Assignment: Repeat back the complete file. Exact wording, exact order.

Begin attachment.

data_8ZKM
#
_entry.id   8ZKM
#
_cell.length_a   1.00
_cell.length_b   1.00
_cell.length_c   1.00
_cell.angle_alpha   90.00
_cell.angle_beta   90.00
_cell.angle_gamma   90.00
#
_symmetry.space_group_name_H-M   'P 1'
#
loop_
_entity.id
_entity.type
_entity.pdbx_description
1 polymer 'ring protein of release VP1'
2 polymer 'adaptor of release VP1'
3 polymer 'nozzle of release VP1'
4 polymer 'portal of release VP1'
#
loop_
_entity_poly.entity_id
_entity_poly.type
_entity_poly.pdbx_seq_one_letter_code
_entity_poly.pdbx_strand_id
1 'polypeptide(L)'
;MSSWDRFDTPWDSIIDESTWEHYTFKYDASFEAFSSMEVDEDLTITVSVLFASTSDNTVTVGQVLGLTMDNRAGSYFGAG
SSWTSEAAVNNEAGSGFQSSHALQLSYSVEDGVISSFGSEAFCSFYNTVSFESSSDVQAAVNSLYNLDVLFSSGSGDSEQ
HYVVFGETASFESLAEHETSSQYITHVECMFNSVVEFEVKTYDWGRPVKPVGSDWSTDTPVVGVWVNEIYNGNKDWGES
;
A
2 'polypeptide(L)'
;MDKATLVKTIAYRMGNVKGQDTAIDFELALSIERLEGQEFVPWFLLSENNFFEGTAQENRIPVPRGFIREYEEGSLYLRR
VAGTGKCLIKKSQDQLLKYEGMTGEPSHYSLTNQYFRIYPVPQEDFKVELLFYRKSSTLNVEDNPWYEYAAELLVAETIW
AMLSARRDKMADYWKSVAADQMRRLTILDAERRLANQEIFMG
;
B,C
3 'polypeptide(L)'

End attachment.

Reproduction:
data_8ZKM
#
_entry.id   8ZKM
#
_cell.length_a   1.00
_cell.length_b   1.00
_cell.length_c   1.00
_cell.angle_alpha   90.00
_cell.angle_beta   90.00
_cell.angle_gamma   90.00
#
_symmetry.space_group_name_H-M   'P 1'
#
loop_
_entity.id
_entity.type
_entity.pdbx_description
1 polymer 'ring protein of release VP1'
2 polymer 'adaptor of release VP1'
3 polymer 'nozzle of release VP1'
4 polymer 'portal of release VP1'
#
loop_
_entity_poly.entity_id
_entity_poly.type
_entity_poly.pdbx_seq_one_letter_code
_entity_poly.pdbx_strand_id
1 'polypeptide(L)'
;MSSWDRFDTPWDSIIDESTWEHYTFKYDASFEAFSSMEVDEDLTITVSVLFASTSDNTVTVGQVLGLTMDNRAGSYFGAG
SSWTSEAAVNNEAGSGFQSSHALQLSYSVEDGVISSFGSEAFCSFYNTVSFESSSDVQAAVNSLYNLDVLFSSGSGDSEQ
HYVVFGETASFESLAEHETSSQYITHVECMFNSVVEFEVKTYDWGRPVKPVGSDWSTDTPVVGVWVNEIYNGNKDWGES
;
A
2 'polypeptide(L)'
;MDKATLVKTIAYRMGNVKGQDTAIDFELALSIERLEGQEFVPWFLLSENNFFEGTAQENRIPVPRGFIREYEEGSLYLRR
VAGTGKCLIKKSQDQLLKYEGMTGEPSHYSLTNQYFRIYPVPQEDFKVELLFYRKSSTLNVEDNPWYEYAAELLVAETIW
AMLSARRDKMADYWKSVAADQMRRLTILDAERRLANQEIFMG
;
B,C
3 'polypeptide(L)'